Kamui: I'm not a ninja/samurai/martial arts expert movie fan, although I've seen all of Bruce Lee's movies and I own Kill Bill vols. 1 and 2, and I've been disappointed by the Japanese movies I've ventured to in the past, whatever genre, because they slowed down and nearly died somewhere in the middle, but perhaps the VIFF catalogue's declaration that Kamui may be "the greatest ninja movie ever made" was too festive for me to resist. Well, I have no frame of reference for 'greatest ninja movie ever', but Kamui is just short of 'awesome'. The movie does slow down in the middle--we don't need to see Kamui, a fugitive ninja, skulk around a remote island's fishing village for 45 minutes, not when we're waiting, waiting, for another fight scene and the final showdown with Big Boss--but the exuberance of the ninja sequences--special secret moves, chopped limbs, aerial gymnastics--is infectious and completely fantastic.
Showing again on Thursday, Oct 8th at 10:45am and Saturday, Oct 10th at 2:30pm, both screenings at Granville 7.
HomeGrown illustrates how the Dervaes family, Jules Dervaes and his three, now grown, children, Anaïs, Justin and Jordanne, have evolved their urban bungalow, on 1/5 of an acre, 130 feet from a freeway in Pasadena, California, into an organic farm that produces 6, 000 pounds of produce a year. Fifty-two minutes just wasn't long enough to cover the range of this fascinating family's committment to sustainable living--they've added solar panels to the roof, Justin makes biodiesel for their vehicle ("It's safe if you're not stupid"), all the kitchen gadgets are solar- or hand-powered ("We found an Amish catalogue," says Jules, his eyes lit like Christmas lights)--and the challenges of doing so, evident in the number of questions audience members had ready for director Robert McFalls afterwards.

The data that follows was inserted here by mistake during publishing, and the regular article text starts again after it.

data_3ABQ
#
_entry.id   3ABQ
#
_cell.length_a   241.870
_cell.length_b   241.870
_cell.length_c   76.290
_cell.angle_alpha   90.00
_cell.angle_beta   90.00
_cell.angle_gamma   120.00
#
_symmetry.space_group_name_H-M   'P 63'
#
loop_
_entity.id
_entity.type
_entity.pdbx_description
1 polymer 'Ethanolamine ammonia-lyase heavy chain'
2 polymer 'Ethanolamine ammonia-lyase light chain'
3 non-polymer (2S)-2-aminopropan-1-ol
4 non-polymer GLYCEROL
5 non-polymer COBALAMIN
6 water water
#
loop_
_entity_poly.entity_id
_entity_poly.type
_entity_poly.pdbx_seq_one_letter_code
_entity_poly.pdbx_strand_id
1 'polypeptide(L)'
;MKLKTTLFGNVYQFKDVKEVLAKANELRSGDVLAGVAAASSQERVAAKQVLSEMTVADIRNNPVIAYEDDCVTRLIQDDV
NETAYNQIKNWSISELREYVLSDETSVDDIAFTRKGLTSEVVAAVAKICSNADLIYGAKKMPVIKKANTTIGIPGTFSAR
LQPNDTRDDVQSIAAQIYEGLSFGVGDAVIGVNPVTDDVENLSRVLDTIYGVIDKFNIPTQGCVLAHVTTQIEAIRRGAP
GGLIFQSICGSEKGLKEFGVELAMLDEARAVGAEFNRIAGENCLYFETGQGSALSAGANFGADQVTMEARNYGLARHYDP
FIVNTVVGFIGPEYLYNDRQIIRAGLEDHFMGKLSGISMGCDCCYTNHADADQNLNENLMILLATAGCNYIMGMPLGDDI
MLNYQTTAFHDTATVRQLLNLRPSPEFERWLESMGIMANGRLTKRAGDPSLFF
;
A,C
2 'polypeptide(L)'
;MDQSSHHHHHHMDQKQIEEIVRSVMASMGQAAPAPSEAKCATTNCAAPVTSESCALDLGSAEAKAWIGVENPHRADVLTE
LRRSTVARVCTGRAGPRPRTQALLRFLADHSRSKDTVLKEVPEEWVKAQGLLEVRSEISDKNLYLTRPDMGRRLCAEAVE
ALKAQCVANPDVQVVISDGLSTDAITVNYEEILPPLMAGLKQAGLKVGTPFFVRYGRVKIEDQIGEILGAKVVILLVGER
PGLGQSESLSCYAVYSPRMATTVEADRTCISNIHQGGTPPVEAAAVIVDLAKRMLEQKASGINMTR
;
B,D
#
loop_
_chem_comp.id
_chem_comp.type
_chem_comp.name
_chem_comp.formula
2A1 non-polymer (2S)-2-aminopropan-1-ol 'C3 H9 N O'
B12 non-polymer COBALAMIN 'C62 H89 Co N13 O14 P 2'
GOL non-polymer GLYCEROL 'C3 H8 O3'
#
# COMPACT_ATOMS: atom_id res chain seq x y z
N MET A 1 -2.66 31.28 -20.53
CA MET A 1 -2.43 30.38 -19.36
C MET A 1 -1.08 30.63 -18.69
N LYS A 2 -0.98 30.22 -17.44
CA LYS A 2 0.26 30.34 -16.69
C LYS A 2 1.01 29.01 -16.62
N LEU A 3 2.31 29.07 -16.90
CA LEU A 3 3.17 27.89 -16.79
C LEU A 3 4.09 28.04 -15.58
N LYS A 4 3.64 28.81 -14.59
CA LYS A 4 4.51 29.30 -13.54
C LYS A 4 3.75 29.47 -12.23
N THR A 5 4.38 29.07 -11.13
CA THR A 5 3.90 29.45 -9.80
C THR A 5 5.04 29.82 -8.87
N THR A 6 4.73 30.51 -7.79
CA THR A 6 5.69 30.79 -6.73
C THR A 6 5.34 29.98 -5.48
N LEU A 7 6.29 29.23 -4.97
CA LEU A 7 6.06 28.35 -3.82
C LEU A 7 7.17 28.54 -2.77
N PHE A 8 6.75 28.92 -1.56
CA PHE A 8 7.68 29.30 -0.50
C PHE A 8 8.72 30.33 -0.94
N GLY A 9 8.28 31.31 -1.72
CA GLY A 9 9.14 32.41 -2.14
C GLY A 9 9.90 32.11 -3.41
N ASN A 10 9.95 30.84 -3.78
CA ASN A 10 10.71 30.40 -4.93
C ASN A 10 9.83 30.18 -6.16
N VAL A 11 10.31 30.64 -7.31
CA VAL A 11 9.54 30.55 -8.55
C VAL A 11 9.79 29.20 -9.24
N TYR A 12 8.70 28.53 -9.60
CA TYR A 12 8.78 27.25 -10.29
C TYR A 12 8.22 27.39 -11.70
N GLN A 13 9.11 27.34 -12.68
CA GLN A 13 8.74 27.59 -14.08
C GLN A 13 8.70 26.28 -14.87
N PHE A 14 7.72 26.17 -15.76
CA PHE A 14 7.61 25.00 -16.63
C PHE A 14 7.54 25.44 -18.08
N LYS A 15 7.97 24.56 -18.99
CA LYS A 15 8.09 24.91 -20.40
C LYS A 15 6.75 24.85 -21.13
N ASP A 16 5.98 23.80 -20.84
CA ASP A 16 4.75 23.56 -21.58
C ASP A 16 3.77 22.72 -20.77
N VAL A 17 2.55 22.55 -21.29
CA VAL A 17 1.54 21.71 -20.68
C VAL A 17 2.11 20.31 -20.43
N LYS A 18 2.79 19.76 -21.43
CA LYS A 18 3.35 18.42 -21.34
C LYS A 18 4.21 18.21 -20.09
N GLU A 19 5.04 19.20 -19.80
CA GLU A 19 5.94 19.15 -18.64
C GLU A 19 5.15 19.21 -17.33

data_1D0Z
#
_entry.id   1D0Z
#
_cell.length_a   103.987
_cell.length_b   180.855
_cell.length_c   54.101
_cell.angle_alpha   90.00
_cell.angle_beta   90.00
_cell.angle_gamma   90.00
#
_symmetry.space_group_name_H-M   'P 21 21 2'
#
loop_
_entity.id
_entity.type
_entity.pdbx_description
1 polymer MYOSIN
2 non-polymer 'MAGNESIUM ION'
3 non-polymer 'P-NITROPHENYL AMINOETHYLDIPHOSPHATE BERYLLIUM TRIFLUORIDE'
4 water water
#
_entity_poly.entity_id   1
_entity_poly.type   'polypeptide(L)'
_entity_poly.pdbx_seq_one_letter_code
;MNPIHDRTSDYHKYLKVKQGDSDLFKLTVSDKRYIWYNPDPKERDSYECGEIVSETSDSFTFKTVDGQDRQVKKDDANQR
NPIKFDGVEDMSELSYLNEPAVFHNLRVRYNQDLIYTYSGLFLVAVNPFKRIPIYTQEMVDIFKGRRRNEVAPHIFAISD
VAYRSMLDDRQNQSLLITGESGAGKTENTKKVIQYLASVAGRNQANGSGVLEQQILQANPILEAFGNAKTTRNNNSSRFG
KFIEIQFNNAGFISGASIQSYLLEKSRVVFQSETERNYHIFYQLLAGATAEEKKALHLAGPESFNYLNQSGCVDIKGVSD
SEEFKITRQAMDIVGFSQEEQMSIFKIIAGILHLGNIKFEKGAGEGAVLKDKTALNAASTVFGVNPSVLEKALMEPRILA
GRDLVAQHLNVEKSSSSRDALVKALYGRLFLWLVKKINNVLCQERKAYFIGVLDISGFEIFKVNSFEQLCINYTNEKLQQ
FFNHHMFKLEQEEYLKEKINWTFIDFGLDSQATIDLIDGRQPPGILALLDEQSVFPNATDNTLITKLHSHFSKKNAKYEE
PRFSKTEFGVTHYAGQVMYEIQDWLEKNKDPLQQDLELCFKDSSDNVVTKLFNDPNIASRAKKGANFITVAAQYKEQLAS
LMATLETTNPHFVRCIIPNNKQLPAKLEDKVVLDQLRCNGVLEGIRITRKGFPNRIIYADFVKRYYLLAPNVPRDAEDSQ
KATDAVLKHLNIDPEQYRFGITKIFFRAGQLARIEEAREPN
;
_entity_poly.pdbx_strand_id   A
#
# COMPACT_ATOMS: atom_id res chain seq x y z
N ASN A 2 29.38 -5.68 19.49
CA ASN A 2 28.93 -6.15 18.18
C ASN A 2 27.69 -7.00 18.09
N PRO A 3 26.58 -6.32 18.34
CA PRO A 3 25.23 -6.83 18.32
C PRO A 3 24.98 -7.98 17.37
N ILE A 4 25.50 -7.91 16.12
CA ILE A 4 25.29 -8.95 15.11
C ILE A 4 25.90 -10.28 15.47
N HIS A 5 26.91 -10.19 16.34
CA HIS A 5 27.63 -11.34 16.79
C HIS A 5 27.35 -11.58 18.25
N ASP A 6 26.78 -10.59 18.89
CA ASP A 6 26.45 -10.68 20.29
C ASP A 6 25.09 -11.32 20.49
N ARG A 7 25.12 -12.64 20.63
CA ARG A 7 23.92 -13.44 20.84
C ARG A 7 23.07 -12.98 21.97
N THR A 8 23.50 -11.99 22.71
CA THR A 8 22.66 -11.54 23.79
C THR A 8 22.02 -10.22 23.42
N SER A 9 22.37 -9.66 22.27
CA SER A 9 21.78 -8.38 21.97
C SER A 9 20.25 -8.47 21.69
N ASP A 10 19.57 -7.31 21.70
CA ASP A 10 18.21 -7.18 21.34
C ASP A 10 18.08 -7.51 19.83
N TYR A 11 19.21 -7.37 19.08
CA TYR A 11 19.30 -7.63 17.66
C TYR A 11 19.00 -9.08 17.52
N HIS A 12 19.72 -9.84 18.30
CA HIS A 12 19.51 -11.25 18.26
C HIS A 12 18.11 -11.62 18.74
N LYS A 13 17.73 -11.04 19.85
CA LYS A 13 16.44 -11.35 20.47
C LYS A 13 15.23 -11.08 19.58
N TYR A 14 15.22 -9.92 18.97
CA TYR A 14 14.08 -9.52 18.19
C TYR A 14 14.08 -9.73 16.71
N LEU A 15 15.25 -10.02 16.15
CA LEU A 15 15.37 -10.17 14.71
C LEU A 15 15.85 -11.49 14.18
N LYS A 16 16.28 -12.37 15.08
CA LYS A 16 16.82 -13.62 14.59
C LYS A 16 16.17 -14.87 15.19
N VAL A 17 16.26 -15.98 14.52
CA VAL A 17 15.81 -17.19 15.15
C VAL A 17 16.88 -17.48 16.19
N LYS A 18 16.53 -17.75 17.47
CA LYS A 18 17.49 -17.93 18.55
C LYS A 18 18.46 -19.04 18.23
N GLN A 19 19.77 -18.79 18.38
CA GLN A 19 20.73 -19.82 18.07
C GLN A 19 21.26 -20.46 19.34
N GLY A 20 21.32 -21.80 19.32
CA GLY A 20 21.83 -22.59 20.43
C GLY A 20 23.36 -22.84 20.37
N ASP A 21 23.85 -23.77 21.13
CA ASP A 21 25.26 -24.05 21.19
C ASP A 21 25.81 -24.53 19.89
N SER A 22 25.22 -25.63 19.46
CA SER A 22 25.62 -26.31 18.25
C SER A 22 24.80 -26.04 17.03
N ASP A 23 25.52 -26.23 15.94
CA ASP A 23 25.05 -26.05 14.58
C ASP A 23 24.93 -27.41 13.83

Two more screenings: Wednesday, Oct 7th 3:40pm at Granville 7, and Thursday, Oct 8th 10:45am at Pacific Cinémathèque. Each screening will be followed by a panel discussion on urban gardening.